Tonight I was supposed to take my 16yo daughter to see, Pearl Jam at Madison Square Garden. Pearl Jam is probably my favorite band of the last thirty years, and the fact that my daughter is into them makes me so happy because the band will be forever linked to the most formative years of my life.
Pearl Jam’s first album Ten came out the last week of August 1991, the very week that I reported to freshman orientation at Syracuse University. Ten exploded on the college music scene, and a month later Nirvana’s Nevermind was released and rock music would never be the same.
As a refresher, Alive, Jeremy, Even Flow, Black, Porch and Release, all anthems from their debut album. In 1993, my sophomore year, PJ’s second album Vs. made it very clear that these guys were not going to be a flash in the pain with songs like Daughter, Dissident, Rearviewmirror, Leash, Edery Woman & Animal. And then to really drive the point home that they are likely around for decades, my Junior year in 1994 they dropped Vitalogy with instant classics Betterman and Corduroy.
So Pearl Jam was the soundtrack of my college years, and frankly, they remain heavy background music till this day.
Around the time I got my first Sirius radio back in 2010, Pearl Jam was celebrating its 20th anniversary, and they launched a commercial-free channel on Sirius, full live concerts, curated setlists, interviews, and influences. As a father of two kids, driving them all over the NY metro area for sports and other extracurriculars, I have listened to hundreds of hours of Sirius channels (Pearl Jam, Grateful Dead, Bruce Springsteen, and CNBC on workdays) in the car and a few years ago realized that I could listen anywhere by downloading the app. When I look at my screentime app on my iPhone, Sirius is tops on the list.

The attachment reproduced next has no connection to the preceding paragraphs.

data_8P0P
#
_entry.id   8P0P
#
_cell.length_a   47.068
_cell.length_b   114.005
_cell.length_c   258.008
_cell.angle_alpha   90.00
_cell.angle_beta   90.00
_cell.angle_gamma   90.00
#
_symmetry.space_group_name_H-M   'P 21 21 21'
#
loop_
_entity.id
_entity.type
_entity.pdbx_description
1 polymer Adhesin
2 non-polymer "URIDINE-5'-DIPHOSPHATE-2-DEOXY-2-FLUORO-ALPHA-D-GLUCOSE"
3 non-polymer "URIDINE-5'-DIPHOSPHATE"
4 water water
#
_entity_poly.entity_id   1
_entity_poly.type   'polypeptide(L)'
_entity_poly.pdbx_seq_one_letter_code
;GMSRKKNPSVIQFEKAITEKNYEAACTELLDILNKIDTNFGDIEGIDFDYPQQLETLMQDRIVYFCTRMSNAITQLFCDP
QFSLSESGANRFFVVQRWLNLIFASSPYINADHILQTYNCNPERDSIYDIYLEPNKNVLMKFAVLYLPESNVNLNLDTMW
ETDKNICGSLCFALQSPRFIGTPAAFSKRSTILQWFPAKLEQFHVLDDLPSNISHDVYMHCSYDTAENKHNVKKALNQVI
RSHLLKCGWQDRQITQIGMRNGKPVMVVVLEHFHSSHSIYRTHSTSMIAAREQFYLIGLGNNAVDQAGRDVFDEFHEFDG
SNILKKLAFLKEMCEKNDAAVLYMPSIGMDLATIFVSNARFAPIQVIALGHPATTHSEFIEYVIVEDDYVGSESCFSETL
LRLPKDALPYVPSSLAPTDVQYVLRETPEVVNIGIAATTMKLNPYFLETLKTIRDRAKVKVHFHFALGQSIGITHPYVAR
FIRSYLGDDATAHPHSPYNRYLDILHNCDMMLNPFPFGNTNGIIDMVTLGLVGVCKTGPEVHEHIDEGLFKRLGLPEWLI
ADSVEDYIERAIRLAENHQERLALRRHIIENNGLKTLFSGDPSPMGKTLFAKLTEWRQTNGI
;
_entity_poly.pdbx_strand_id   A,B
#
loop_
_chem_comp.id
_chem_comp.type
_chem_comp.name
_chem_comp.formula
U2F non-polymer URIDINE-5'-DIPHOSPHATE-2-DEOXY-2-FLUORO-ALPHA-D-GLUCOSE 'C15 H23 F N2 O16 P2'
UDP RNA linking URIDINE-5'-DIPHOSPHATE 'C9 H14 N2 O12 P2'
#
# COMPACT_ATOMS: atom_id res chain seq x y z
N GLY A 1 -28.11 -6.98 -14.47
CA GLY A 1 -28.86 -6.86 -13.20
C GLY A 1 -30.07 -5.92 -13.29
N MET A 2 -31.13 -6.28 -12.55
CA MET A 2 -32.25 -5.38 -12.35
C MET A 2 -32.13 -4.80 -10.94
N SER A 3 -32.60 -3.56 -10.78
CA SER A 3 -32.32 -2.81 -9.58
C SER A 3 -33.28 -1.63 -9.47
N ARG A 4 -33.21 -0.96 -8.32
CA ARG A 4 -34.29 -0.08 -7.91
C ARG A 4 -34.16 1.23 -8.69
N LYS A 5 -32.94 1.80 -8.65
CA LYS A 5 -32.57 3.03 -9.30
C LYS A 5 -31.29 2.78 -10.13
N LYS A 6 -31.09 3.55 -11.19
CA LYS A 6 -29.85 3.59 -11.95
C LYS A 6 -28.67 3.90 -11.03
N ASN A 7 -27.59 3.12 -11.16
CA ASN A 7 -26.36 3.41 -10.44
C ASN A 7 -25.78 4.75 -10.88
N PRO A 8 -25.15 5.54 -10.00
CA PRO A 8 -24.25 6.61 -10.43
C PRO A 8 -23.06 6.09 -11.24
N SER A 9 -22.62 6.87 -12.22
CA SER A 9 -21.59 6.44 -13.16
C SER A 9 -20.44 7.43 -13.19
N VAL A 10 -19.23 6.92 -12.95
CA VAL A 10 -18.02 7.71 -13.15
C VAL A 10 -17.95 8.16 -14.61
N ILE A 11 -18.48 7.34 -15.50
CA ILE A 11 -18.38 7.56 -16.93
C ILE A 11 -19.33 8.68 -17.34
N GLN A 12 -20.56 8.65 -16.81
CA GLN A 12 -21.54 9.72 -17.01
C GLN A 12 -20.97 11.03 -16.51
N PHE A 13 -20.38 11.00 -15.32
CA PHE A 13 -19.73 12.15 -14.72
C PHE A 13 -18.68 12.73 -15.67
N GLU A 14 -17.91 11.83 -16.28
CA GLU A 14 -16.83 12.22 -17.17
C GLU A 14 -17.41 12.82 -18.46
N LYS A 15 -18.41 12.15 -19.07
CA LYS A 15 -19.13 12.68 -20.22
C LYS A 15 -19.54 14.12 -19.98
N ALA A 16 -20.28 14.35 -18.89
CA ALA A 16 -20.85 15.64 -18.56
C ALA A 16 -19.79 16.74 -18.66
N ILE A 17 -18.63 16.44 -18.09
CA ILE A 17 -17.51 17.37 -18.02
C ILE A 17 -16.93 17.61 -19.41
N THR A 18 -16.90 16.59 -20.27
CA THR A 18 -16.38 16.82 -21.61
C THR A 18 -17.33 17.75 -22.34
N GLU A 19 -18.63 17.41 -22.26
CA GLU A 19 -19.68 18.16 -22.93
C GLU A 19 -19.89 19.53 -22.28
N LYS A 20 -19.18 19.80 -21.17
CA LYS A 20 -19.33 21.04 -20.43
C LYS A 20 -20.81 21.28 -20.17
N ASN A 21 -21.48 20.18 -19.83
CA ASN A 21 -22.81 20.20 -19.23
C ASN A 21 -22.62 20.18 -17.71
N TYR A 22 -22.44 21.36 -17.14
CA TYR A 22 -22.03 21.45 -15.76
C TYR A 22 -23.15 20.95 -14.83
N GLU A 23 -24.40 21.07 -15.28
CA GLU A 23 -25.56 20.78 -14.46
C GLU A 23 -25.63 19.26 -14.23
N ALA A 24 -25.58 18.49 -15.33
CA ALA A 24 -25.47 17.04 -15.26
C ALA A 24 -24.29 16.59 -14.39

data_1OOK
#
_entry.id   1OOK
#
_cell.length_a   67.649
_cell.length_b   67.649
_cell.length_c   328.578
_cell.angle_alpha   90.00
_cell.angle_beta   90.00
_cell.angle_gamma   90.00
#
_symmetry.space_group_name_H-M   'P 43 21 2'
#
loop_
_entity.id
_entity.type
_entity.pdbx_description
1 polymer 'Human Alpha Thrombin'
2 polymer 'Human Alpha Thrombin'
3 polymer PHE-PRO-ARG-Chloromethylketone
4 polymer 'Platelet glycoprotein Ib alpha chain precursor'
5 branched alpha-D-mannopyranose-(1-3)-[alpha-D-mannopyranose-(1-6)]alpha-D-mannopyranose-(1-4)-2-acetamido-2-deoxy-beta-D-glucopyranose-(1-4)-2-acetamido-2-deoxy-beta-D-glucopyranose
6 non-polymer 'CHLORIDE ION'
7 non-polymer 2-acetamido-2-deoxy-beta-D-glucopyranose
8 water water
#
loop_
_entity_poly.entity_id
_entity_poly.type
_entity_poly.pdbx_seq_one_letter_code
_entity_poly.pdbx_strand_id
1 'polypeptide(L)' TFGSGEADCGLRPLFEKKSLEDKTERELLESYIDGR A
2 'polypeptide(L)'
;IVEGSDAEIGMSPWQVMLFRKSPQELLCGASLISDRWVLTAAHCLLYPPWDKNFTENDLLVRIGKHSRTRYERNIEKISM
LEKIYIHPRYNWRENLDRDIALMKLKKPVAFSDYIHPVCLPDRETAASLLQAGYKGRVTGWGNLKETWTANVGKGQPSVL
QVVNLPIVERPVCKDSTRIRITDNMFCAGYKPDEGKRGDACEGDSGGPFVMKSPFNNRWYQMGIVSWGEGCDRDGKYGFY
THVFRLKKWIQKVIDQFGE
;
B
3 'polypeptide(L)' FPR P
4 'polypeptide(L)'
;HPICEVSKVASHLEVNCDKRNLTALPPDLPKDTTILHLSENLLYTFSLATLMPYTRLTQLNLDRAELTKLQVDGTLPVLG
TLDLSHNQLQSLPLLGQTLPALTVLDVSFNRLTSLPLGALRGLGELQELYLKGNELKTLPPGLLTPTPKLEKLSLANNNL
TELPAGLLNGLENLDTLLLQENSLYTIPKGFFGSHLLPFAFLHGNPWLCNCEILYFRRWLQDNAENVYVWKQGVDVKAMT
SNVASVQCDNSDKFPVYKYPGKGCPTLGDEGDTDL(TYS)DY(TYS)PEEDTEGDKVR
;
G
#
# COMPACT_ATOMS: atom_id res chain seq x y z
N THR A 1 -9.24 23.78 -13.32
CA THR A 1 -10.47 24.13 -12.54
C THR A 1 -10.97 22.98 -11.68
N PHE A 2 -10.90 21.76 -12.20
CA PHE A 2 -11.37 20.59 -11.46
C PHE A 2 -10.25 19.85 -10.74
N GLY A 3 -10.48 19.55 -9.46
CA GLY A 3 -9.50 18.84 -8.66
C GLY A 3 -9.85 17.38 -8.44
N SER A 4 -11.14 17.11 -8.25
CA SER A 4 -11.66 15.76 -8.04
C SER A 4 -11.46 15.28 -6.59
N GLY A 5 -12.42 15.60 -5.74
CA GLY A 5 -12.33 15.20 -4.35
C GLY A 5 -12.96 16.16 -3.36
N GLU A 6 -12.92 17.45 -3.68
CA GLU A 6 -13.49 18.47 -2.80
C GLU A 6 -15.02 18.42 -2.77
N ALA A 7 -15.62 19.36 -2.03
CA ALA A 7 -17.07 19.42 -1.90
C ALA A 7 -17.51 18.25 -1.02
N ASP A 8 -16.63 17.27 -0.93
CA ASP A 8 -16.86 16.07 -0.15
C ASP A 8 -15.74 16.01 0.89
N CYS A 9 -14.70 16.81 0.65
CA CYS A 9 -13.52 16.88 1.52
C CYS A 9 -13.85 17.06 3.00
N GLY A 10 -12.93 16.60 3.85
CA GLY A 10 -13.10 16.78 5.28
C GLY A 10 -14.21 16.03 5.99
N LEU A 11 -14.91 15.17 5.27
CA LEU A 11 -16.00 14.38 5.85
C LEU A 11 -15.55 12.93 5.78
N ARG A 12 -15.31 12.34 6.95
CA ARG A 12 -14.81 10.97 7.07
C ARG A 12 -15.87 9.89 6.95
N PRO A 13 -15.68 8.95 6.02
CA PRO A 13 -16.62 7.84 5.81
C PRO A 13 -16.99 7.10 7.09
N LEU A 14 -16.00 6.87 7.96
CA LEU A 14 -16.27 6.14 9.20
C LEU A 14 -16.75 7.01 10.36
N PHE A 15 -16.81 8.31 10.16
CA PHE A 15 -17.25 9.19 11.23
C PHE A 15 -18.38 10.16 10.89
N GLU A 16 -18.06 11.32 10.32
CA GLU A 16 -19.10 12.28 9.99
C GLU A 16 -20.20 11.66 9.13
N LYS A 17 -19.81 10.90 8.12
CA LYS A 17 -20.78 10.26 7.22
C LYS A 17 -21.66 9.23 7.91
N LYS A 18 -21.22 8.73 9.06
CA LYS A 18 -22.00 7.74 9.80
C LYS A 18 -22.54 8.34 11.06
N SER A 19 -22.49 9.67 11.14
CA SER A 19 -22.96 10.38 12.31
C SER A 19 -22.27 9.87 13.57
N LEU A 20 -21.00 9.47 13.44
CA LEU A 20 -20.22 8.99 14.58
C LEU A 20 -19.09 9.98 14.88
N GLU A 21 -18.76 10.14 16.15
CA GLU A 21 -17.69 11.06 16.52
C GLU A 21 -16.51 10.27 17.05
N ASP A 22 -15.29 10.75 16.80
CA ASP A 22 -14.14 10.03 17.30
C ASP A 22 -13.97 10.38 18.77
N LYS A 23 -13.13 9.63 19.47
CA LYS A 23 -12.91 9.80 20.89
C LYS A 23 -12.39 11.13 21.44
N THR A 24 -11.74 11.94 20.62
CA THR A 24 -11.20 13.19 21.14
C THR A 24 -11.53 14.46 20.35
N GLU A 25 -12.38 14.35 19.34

When SIRI reported their 2019 subscribers on Jan 7th they announced adding a little more than 1 million paid subs to near 30 million “self-paid” subscribers with total paid near 35 million. The company issued the following guidance for 2020:
-SiriusXM self-pay net subscriber additions over 900 thousand,
-Total revenue of approximately $8.1 billion,
-Adjusted EBITDA of approximately $2.5 billion, and
-Free cash flow approaching $1.7 billion.
Shares of SIRI have been bludgeoned over the last month and a half, at its lows on March 19th down 45% from its 52-week highs made in February…
and now importantly below its long term uptrend from its 2009 lows:
I suspect the guidance they gave for 2020 will not be down 35% to 45%.
In 2019, the company reported net income of $1.2 billion on $7.8 billion in sales (which included Pandora’s $1.7 billion in total sales).
It is my view that SIRI (with Pandora) is a fairly unique media asset given its programming and the portability of its app product. I would also add that SIRI might be an important content delivery mechanism in the age of social distancing, especially when many of our favorite bands or talking heads have had to cancel live appearances for the foreseeable future.
What I find interesting about the streaming music space is that tech behemoths Apple (AAPL) and Amazon (AMZN) are sorely lagging behind upstart Spotify (SPOT) when you consider AAPL has an iOS installed base of 1.5 billion devices and AMZN’s 112 million Prime users in the U.S., per MusicAlly:
Spotify: 271m users / 124m subscribers
At the end of 2019, Spotify had 271 million monthly active users, including 124 million premium subscribers and 153 million ad-supported (i.e. free) listeners.
Apple Music: 60m subscribers